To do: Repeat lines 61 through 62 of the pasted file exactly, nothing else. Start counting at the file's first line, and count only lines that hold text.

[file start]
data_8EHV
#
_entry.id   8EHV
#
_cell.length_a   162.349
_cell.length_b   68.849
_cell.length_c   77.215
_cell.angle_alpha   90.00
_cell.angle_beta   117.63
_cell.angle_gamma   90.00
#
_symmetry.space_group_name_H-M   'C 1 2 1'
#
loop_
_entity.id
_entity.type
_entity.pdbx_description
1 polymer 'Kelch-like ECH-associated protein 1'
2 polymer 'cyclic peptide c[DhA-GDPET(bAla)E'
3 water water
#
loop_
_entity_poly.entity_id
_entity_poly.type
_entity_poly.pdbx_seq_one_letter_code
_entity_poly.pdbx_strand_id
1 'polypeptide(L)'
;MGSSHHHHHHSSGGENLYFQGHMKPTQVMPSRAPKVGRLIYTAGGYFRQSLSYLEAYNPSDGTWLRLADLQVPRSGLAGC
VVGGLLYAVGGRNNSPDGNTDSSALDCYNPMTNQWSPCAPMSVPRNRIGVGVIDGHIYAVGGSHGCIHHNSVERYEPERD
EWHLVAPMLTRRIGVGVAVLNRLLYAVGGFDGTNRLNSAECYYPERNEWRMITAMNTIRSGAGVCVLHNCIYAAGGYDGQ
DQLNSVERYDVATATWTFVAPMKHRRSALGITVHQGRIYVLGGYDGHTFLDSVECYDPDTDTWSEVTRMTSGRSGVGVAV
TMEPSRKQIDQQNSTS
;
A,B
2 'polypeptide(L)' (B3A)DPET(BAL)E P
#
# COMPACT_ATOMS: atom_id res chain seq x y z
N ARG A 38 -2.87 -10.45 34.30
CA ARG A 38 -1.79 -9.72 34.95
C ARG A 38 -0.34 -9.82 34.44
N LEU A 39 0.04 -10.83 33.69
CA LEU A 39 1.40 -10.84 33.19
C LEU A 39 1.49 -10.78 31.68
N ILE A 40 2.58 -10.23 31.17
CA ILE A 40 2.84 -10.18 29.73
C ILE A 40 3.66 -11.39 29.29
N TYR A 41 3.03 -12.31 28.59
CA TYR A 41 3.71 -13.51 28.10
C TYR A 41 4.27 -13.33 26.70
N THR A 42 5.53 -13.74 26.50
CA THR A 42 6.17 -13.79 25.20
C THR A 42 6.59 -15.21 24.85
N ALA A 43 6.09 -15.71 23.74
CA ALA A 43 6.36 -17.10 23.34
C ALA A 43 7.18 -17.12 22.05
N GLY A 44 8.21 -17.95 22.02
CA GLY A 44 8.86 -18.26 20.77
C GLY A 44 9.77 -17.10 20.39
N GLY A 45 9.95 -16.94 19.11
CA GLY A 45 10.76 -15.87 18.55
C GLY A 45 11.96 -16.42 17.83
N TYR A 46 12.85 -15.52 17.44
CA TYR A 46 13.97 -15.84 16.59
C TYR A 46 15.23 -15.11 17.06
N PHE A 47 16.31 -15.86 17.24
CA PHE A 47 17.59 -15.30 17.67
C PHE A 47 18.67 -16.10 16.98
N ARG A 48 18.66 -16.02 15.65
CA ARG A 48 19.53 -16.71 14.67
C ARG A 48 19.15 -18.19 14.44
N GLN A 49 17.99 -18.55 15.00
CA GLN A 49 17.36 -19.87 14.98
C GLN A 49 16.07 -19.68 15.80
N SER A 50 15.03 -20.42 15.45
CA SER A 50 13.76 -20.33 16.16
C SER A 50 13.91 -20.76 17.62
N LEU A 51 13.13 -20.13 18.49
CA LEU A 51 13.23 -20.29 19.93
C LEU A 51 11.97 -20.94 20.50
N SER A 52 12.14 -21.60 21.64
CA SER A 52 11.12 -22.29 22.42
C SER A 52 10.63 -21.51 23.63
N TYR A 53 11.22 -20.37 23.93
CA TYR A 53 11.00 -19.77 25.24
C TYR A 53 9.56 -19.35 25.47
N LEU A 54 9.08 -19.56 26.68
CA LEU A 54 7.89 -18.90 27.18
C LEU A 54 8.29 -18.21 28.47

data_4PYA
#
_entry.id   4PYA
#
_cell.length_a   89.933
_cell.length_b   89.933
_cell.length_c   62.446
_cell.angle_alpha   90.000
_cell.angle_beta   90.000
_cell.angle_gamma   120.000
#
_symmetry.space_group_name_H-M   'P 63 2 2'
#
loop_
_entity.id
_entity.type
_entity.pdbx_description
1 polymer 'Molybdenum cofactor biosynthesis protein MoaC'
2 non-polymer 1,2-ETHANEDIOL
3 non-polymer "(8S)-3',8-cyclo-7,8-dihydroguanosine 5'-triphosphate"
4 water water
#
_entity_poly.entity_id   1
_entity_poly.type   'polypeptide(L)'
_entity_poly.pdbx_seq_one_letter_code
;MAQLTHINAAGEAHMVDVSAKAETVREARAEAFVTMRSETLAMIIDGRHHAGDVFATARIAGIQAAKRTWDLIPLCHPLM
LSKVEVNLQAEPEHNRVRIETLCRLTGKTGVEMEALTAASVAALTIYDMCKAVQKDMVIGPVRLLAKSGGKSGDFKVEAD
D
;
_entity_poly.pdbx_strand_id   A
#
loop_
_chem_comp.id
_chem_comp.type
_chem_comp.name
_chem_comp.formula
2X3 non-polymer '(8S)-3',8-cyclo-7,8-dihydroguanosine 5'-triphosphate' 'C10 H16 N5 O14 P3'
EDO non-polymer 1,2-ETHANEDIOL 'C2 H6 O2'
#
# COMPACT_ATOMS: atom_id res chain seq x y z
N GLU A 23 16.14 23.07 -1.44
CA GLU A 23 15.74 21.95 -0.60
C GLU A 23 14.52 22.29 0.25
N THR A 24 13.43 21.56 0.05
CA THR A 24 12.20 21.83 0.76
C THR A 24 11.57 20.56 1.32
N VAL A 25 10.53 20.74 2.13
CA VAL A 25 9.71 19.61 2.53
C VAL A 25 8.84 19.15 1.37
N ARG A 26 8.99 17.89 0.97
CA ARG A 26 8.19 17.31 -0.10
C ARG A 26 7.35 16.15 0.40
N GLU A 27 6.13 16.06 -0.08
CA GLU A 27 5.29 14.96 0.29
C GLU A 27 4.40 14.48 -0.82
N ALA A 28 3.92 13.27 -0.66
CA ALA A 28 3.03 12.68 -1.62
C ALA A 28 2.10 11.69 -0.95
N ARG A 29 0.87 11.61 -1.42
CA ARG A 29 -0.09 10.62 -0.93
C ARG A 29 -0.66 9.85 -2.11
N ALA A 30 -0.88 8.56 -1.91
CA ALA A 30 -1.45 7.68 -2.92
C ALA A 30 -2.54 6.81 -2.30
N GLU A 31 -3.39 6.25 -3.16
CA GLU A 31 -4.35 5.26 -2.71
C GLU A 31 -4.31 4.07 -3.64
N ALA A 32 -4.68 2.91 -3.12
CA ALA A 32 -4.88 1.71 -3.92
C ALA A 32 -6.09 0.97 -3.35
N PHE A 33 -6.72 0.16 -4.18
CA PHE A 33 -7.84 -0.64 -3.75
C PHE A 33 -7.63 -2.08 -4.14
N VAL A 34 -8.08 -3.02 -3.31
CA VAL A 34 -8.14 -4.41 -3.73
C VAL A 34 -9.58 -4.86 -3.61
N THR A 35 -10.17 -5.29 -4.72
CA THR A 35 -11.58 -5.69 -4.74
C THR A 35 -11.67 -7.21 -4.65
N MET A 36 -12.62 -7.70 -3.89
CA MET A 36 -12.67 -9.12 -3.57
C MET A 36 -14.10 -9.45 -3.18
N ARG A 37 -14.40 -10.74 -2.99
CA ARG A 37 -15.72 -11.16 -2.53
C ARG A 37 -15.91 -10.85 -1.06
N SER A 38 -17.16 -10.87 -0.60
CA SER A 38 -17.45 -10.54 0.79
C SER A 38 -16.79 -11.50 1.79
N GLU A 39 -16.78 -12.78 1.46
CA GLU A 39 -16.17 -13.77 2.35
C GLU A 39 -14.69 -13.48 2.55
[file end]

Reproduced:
C GLY A 45 11.96 -16.42 17.83
N TYR A 46 12.85 -15.52 17.44